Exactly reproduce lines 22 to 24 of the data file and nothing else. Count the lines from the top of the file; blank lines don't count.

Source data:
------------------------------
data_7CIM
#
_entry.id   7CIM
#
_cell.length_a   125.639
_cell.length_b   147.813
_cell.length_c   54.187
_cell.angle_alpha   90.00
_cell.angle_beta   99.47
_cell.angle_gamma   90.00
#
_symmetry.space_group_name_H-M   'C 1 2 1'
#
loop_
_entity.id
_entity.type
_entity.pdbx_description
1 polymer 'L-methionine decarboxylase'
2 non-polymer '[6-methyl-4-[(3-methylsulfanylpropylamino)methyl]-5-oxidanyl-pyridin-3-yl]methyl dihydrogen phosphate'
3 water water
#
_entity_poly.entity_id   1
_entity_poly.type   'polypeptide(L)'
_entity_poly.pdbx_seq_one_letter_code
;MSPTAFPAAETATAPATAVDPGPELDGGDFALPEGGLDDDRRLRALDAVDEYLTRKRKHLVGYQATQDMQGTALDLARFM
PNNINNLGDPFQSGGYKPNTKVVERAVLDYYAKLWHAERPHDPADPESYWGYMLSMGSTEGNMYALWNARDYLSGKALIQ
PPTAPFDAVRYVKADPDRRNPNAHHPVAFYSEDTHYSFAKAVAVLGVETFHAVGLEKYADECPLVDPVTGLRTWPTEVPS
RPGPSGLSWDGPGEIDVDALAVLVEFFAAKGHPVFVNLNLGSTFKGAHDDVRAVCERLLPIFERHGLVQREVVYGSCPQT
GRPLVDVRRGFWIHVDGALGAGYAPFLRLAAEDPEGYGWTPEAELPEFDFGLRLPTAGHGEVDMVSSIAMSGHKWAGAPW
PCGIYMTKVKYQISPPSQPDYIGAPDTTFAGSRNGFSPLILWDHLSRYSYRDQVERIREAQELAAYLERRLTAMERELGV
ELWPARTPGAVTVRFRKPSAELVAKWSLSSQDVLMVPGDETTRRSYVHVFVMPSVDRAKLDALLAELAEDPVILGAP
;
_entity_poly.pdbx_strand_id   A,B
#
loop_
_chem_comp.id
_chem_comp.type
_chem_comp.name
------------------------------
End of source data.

_entity_poly.entity_id   1
_entity_poly.type   'polypeptide(L)'
_entity_poly.pdbx_seq_one_letter_code